LinkedIn is a treasure trove of information on companies, employees, and business happenings. If you are not already using LinkedIn for your job search, you are missing out on one of the most effective ways to be discovered for new career opportunities. Once you have your profile, job history, and connections set up, use the site as a professional networking search engine.
The first place to turn is your connections. Look for people who worked for a specific company and send them a message with your work-life balance questions. After that seek out 2nd and 3rd level connections (friends of friends and so on) for help. In order to contact these individuals that currently or in the past worked for a prospective employer, you will need to forward your request through your own network. Be personal and direct in your request to pass along a message through a direct connection.
Since a large percentage of people have their LinkedIn profile set to public, you can also search for people who are not connected to your network who have worked at a particular company. While it may not be possible to reach out and contact them if you don’t share connections, you can still scan their job experience to look for work-life balance clues. You may discover that the work environment is a stressful one or extra busy during certain times of the year. Alternatively you may read about a supportive environment where each employee is flexible and given the time off they deserve. Either way you can learn a lot.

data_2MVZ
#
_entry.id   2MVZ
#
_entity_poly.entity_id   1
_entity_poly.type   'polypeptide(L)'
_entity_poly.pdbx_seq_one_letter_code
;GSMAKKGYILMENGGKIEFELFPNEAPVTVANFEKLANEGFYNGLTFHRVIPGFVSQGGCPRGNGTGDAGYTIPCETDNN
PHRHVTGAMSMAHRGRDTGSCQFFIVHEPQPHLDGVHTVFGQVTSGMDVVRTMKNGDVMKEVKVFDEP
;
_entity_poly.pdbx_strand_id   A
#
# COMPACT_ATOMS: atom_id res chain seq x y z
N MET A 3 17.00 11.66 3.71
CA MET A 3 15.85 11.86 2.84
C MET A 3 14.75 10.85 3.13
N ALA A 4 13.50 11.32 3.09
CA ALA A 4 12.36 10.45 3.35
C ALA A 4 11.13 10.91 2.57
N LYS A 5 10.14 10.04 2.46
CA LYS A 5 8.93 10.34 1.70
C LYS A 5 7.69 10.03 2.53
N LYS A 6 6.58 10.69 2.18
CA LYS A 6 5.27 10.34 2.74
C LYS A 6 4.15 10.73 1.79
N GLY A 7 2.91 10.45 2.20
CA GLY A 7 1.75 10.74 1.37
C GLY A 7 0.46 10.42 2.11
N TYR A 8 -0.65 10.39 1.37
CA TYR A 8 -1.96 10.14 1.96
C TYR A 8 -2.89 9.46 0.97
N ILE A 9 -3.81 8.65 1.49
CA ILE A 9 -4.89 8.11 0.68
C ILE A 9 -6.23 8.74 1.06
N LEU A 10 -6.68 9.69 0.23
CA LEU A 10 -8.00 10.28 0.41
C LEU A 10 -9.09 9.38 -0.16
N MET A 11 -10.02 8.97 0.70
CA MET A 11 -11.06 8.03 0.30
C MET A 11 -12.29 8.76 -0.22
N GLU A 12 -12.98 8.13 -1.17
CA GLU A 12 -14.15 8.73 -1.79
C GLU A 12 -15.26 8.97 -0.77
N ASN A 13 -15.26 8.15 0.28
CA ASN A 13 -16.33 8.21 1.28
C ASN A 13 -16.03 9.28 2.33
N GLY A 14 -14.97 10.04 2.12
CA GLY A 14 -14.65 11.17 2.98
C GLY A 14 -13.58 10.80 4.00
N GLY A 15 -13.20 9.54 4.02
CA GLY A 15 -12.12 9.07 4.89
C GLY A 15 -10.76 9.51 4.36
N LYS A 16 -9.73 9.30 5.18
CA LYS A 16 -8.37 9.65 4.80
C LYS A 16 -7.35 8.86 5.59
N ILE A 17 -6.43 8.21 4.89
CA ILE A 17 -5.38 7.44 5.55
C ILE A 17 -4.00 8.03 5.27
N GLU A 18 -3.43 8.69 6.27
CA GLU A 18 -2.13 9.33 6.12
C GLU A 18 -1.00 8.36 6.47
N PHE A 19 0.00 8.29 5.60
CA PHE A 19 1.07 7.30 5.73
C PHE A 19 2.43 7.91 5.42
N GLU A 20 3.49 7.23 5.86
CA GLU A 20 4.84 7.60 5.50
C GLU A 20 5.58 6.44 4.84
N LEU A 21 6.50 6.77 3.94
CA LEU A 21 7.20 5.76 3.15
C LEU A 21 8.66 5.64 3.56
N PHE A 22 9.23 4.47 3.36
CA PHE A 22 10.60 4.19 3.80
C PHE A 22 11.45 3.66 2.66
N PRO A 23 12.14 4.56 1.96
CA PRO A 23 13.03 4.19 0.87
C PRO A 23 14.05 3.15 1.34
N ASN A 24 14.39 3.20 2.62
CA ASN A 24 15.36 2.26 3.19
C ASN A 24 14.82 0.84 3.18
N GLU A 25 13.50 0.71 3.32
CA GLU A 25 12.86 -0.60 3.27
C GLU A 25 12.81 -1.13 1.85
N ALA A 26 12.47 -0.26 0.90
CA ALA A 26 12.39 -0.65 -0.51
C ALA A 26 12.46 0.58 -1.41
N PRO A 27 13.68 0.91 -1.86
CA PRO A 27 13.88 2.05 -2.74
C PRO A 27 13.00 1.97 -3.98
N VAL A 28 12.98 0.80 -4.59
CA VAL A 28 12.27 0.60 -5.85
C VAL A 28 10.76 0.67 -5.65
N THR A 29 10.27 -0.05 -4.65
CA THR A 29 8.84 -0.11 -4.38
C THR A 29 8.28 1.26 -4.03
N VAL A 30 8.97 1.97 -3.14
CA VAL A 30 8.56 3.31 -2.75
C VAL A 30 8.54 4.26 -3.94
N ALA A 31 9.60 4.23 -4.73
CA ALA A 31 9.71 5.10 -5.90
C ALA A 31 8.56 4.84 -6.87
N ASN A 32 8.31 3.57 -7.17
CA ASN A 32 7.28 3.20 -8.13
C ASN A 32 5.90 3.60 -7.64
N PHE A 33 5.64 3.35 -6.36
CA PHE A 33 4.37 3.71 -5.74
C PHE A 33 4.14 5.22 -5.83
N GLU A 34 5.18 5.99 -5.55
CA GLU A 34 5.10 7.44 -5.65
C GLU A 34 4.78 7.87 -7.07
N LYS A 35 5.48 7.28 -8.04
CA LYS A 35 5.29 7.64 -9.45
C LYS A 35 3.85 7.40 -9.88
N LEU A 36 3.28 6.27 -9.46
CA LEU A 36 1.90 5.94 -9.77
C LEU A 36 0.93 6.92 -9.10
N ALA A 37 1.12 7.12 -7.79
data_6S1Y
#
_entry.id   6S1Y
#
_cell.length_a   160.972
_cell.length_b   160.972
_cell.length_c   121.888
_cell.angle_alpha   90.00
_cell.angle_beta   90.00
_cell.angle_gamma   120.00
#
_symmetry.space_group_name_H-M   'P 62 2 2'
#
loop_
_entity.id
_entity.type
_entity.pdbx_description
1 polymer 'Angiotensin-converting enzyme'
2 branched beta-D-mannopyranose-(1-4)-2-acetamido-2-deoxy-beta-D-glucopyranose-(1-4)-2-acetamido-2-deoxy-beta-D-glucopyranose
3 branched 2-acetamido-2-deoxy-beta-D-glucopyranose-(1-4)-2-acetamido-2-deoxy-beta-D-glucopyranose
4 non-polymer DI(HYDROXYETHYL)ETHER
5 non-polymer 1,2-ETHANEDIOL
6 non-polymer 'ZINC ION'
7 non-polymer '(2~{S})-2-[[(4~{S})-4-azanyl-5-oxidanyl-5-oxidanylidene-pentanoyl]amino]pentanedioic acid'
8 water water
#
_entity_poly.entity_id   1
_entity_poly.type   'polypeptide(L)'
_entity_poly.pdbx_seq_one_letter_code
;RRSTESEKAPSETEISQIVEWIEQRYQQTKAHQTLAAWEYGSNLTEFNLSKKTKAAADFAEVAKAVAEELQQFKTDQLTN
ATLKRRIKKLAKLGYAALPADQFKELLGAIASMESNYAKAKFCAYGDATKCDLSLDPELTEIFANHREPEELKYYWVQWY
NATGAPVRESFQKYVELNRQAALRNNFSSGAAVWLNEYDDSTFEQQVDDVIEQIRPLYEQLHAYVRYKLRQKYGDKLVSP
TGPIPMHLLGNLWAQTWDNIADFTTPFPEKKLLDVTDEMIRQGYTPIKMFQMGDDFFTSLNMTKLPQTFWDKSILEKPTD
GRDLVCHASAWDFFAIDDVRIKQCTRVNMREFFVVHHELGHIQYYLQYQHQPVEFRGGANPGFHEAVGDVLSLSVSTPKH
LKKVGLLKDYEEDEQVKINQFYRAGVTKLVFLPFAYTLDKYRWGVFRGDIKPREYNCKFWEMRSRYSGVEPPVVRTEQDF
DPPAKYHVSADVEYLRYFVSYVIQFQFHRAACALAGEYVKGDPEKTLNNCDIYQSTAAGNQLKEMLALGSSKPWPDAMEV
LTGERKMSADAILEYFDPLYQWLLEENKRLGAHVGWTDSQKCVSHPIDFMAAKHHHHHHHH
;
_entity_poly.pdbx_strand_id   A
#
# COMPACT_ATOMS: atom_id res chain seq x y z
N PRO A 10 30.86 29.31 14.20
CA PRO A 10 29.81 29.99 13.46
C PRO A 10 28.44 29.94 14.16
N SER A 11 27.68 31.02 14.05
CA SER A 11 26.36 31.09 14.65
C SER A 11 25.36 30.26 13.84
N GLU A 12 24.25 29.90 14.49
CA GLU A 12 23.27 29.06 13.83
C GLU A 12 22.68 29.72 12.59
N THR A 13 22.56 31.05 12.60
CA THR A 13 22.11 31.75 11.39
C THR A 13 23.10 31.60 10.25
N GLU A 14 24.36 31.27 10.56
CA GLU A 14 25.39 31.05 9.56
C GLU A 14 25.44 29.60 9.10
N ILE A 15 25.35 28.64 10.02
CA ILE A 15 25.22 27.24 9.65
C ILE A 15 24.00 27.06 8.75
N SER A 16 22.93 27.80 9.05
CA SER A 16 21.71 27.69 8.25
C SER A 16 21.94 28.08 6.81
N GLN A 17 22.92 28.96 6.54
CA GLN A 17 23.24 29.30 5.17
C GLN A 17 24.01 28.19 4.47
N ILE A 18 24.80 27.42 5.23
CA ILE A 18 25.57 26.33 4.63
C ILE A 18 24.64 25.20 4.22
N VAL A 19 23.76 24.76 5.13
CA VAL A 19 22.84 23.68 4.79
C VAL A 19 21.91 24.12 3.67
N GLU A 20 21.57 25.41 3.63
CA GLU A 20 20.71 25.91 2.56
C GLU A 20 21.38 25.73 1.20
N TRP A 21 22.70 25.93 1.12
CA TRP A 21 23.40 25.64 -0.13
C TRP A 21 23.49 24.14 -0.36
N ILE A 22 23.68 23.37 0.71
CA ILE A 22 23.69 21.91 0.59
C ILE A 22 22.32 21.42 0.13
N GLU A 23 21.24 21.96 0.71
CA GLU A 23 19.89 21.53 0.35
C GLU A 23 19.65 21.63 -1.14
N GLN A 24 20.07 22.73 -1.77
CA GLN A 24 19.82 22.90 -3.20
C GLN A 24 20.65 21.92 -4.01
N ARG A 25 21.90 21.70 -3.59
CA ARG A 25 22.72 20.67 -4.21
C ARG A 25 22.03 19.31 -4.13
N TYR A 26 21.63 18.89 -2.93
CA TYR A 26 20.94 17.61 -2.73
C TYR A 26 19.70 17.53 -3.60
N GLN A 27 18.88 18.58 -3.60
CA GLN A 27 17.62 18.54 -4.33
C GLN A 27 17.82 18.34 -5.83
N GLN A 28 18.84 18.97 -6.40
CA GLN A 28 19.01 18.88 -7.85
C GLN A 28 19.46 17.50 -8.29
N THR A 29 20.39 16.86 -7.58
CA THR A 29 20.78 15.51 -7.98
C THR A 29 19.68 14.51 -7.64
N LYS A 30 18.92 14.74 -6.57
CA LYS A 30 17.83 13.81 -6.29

Finally, LinkedIn has comprehensive company listings so you can search by business name and view a ton of details. This includes the names of employees, job listings, company news, product releases, and links to their website and social media networks. All of this is potentially useful during a job search.
Googling for hits about work-life balance at a company is fast and effective. Try your search using a variety of keywords plus the name of the employer to review the useful results. Here are some examples of searches to conduct:
You may find unwelcome results as this example search shows how one company dropped its flexible work program.
Of course in a large corporation, the vacation policy may vary from department to department and be based on your seniority level or length of employment. So use this information as a reference point to determine where a company is on a work-life balance scale from bad to good. When you find clear evidence that work-life policies exist, there is a good chance that these benefits will be available to most full-time employees.